|International Vegetarian Union (IVU)|
34th World Vegetarian Congress 2000
Reports originally from vegetarian.about.com
by Tiffany Refior
July 17, 2000
Rae Sikora, an anthropologist and environmental educator, is co-founder of the Center for Compassionate Living in Surry, Maine, where she and Zoe Weil lead workshops and have created the nation's first Humane Education Certification Program (HECP).
Throughout the week-long 34th World Vegetarian Congress in Toronto, Ms. Sikora spoke about compassionate living, communication, and consumerism. She urged participants not to get caught up in consumerism and advertising. She emphasized that we all have knowledge to share with others, and "when you share with people here, it's going to be from someone speaking from their heart, not someone who's going to make a profit."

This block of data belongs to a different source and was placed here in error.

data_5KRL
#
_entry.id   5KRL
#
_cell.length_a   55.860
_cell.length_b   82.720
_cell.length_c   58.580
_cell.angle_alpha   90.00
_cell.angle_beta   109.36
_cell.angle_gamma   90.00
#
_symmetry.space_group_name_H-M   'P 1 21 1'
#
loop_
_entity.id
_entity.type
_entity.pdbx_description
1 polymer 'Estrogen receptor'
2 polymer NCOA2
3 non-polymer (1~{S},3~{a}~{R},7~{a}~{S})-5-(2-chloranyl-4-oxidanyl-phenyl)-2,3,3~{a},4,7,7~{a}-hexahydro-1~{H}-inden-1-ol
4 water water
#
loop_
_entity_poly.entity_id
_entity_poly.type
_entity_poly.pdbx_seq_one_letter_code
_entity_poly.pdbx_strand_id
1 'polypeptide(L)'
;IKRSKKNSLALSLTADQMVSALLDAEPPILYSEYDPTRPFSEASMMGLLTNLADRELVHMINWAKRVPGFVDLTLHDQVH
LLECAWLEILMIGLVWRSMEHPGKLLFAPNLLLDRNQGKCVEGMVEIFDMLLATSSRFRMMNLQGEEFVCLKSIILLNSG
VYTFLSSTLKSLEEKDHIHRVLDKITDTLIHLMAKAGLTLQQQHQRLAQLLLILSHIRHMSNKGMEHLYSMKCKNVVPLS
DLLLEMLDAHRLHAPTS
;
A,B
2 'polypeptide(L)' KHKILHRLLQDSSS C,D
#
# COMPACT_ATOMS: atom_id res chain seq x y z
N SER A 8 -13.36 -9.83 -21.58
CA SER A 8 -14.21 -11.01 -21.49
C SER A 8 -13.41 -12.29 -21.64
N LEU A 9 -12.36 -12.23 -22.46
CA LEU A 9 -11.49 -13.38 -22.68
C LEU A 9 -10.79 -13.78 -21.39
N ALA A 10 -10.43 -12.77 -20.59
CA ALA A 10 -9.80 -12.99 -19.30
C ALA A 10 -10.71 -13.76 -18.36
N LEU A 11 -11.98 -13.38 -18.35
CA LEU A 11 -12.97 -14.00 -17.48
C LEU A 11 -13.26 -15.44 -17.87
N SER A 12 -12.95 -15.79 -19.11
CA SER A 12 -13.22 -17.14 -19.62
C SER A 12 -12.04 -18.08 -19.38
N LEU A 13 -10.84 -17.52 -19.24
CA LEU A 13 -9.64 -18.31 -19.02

Ms. Sikora runs programs around the world and suggests that, when encountering a product, we ask ourselves a simple question: "Is this a want or a need?" She says that, when she goes into high schools in America and holds up a Coke can, many students identify it as a need rather than a want. This speaks to the power of advertising, she asserts, and says that we need to think consciously about every choice we make, to consider its effect on ourselves, other animals, and the planet.
She also emphasizes that we shouldn't get discouraged by thinking that our small choices don't make a difference. Recycling aluminum cans may seem like a small decision on an individual level, but it turns out to be a huge choice when you consider that, every year, Americans throw away enough aluminum to make a huge number of jet planes.
She urged participants to avoid television and negative messages from the media. When encountering advertising, she suggested, ask yourself what interest the advertisers have to gain by sending out their message. She recommends magazines like Adbusters, particularly their various spoof ads on food.
Ms. Sikora cautions not to get desensitized by the media and to think that our individual choices don't matter. To give an example of desensitization, she says:
Photo ©2000 by Tiffany Refior.